# Prove that an entanglement witness satisfies $\operatorname{tr}(W)>0$ and $\operatorname{tr}(W)^2\ge \operatorname{tr}(W^2)$

If $$W$$ is an entanglement witness ($$W \neq 0$$), prove that

(a) $$tr(W) >0$$

(b) $$tr(W)^2 > tr(W^2)$$

For (a), by definition, since $$|ab\rangle$$ is separable, thus $$tr(\rho W)=\langle ab | W| ab \rangle \ge 0$$. Then $$tr(W) = \sum_{i,j} \langle a_i b_j | W | a_i b_j \rangle \ge 0$$ But I don't know how to prove it cannot be 0.

For (b), I have a hint: any state $$\rho$$ s.t. $$tr(\rho^2)\le 1/(d-1)$$, where $$d$$ is the dimension of $$\rho$$, is separable. But I have no idea how to use this property, and I also can't prove it.

• for (a), you already wrote that the trace is a sum of expectation values over product states. If $W$ is a witness those are all non-negative, so the only way for the sum to be zero is that every single term is zero, which would imply $W=0$.
– glS
Commented Dec 15, 2023 at 13:55
• I don't think it is trivial that the diagonal terms are zero implying the whole $W$ is zero, I tried to prove this but failed. Commented Dec 16, 2023 at 16:29
• is this an exercise from some textbook? also, I just realised in the title I put the inequality as $\operatorname{tr}(W)^2> \operatorname{tr}(W^2)$ rather than a strict inequality. However, I think that's how the statement should look like, considering as a counterexample the two-qubit swap operator, which is a witness, and has $\operatorname{tr}(W^2)=4=\operatorname{tr}(W)^2$.
– glS
Commented Dec 17, 2023 at 17:54

For (a), you've started well - taking a separable orthonormal basis and showing that the sum over all those expectations is non-negative. And, yes, you're right to worry that all those diagonal elements could be 0 given your starting point. So, let's assume they are all 0. But we're told that $$W\neq 0$$. So that would imply there's some off-diagonal element that's non-zero.

There are a couple of cases to deal with. Firstly, assume there's a non-zero element $$\langle a_1b|W|a_2b\rangle=re^{i\theta}.$$ In this case, choose a new orthonormal basis that includes $$|v\rangle=(|a_1\rangle+e^{-i\theta}|a_2\rangle)|b\rangle/\sqrt{2}$$. Now we have $$\langle v|W|v\rangle=r$$ (don't forget that $$W$$ is Hermitian). So the diagonal elements cannot all be 0 unless $$W=0$$.

The other case is that there are no such choices of $$a_1,a_2,b$$. This must bean that there's a choice such that $$\langle a_1b_1|W|a_2b_2\rangle=re^{i\theta}.$$ Now you can pick a new basis including the element $$|v\rangle=(|a_1\rangle+e^{-i\theta}|a_2\rangle)(|b_1\rangle+|b_2\rangle)/2.$$ Again, evaluate $$\langle v|W|v\rangle=r$$. There are lots of cross terms which are 0 by assumption. The same conclusion holds.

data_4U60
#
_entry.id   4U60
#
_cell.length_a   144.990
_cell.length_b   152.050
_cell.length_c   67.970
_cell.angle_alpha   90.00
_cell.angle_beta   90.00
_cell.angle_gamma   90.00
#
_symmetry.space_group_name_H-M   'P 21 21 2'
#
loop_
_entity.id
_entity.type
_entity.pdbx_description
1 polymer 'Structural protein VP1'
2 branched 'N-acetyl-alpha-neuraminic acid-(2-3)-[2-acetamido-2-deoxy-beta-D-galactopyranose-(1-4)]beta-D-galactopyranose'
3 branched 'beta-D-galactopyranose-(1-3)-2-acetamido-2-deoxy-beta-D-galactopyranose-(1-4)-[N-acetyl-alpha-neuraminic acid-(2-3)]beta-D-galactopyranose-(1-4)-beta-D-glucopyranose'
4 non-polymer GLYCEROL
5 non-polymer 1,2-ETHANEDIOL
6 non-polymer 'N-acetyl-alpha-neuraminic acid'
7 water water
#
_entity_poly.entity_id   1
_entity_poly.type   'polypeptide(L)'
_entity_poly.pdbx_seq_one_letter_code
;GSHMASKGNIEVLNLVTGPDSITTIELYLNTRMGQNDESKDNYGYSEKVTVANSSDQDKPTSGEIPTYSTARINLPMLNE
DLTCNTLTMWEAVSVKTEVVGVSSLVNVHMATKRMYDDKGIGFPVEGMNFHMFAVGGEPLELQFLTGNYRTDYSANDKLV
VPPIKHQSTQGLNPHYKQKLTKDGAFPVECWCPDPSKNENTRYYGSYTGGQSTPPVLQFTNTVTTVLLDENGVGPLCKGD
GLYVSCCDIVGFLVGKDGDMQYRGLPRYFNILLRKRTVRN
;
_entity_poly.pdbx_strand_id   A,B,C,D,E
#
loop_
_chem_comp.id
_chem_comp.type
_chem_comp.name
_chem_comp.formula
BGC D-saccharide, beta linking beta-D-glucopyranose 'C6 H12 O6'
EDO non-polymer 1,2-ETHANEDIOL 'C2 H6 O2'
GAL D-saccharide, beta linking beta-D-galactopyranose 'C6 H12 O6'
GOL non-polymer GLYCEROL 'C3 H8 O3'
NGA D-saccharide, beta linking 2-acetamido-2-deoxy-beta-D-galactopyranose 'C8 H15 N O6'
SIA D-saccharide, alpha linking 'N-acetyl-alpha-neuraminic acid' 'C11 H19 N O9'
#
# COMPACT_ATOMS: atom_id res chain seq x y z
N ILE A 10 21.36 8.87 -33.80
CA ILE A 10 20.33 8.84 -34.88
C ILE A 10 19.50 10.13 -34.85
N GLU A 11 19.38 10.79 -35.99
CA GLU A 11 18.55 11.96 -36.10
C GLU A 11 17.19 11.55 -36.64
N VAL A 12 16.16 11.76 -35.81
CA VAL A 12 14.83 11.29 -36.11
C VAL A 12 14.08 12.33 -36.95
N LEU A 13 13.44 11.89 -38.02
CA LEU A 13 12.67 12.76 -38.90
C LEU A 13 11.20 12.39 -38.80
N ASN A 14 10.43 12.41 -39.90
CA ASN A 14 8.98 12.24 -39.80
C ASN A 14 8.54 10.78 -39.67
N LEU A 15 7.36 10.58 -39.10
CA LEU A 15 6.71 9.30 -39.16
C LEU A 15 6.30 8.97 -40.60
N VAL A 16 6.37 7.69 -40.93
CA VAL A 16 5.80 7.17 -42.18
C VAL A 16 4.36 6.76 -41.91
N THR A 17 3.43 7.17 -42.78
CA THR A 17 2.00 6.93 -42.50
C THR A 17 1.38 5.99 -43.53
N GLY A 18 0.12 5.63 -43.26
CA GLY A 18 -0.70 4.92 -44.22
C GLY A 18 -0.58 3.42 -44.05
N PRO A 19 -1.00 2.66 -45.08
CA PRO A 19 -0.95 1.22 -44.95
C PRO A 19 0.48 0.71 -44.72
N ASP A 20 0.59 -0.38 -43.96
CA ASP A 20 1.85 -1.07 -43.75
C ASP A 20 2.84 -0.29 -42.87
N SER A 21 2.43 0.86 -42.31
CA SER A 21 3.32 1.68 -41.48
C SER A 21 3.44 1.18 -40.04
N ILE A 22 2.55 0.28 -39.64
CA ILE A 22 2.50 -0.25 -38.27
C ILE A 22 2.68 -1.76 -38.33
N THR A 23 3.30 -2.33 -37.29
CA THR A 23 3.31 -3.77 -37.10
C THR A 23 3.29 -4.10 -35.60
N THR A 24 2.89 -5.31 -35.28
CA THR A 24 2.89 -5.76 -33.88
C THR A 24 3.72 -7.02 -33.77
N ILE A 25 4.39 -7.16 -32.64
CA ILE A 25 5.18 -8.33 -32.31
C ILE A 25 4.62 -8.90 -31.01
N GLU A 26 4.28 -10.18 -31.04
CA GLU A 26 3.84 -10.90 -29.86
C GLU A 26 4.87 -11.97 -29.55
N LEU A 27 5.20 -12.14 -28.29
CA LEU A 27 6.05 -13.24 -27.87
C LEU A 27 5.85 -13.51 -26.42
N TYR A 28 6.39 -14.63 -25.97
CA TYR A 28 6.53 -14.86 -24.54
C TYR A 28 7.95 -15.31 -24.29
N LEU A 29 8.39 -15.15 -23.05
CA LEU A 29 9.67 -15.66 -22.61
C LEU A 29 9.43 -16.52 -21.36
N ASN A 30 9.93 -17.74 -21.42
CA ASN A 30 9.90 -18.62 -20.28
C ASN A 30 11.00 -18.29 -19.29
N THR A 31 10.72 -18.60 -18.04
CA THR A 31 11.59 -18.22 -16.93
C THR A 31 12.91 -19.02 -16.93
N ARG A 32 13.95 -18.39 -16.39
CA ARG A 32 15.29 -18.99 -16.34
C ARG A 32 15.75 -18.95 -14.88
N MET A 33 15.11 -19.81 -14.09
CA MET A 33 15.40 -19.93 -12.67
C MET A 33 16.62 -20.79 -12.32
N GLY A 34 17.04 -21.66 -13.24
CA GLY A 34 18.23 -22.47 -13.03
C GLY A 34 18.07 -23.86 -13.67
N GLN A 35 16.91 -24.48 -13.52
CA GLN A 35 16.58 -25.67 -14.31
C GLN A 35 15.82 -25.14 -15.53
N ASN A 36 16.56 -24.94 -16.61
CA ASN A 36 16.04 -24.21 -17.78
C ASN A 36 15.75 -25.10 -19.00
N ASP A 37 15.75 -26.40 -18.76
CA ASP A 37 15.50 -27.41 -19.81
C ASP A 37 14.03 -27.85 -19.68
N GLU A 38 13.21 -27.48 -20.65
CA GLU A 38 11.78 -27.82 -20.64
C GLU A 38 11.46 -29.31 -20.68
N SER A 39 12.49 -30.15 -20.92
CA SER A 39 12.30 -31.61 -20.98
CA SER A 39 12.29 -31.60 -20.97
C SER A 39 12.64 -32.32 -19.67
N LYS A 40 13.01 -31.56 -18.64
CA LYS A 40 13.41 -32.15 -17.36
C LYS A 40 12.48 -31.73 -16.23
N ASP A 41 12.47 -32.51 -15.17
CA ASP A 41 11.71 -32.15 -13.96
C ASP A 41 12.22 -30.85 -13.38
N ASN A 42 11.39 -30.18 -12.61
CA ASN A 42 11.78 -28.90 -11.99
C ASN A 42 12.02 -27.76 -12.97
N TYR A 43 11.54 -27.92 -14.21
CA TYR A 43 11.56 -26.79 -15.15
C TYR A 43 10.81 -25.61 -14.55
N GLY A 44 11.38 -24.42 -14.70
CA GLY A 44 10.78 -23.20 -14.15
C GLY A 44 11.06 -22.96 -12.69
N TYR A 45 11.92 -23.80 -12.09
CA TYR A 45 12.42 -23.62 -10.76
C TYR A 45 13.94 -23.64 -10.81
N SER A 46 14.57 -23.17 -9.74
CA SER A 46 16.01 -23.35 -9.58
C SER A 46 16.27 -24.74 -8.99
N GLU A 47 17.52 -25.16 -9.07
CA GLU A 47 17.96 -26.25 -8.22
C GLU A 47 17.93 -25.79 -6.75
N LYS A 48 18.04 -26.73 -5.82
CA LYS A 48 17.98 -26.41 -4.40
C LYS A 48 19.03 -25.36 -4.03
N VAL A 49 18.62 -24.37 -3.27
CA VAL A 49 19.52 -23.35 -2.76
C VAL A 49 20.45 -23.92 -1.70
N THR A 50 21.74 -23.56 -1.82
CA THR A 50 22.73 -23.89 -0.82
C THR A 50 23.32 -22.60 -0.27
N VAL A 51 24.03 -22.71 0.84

I'm still thinking about the second part...

• Thanks for your answer, I just cannot construct such $|v \rangle$ to find contradictions. Commented Dec 16, 2023 at 16:33

(a) holds since $$\mathrm{tr}(W)$$ is the value the witness takes on the maximally mixed state. Since there is an open ball of separable states around the maximally mixed state, this implies that we can add $$\varepsilon$$ of any hermitian operator $$H$$ the maximally mixed state and $$\mathrm{tr}((1\!\!1+\varepsilon H)W)$$ is still non-negative. This is only possible if $$\mathrm{tr}(W)$$ is strictly positive. (To this this, you can e.g. choose $$H=-W$$.)

• I think you are wrong, it is just like $tr(\rho^2)\le 1$, for Hermitian operators this still holds. Commented Dec 16, 2023 at 16:52
• @Fireond My bad. I have instead now provided a simple answer to (a) ;) Commented Dec 16, 2023 at 17:11
• It could be possible to prove (b) using a quantitative version of the above statement: There is a specific $\varepsilon$ s.th. $\mathrm{tr}(\mathrm{tr}W1\!\!1/d -\varepsilon W)>0$; then, $(\mathrm{tr}(W)^2) > d\varepsilon \mathrm{tr}(W^2)$. If this still works for $d\varepsilon=1$, you are good. Commented Dec 16, 2023 at 17:55
• to clarify: you're saying that $\operatorname{tr}((I+\epsilon H)W)=\operatorname{tr}(W)+\epsilon \operatorname{tr}(HW)$, and if $W\neq0$ one can choose $H$ to be a projection along a negative eigenvalue of $W$, thus $\operatorname{tr}((I+\epsilon H)W)<\operatorname{tr}(W)$, and thus you must have $\operatorname{tr}(W)=0$, lest there being entangled states arbitrarily close to the maximally mixed one?
– glS
Commented Dec 17, 2023 at 17:39
• @glS If you meant to say "must have $\mathrm{tr}(W)>0$", then yes. But $H=-W$ should also work. -- This can definitely be made quantitative as well and will give sth. along the lines of (b). Whether it actually gives (b) one would have to work out. Commented Dec 17, 2023 at 17:48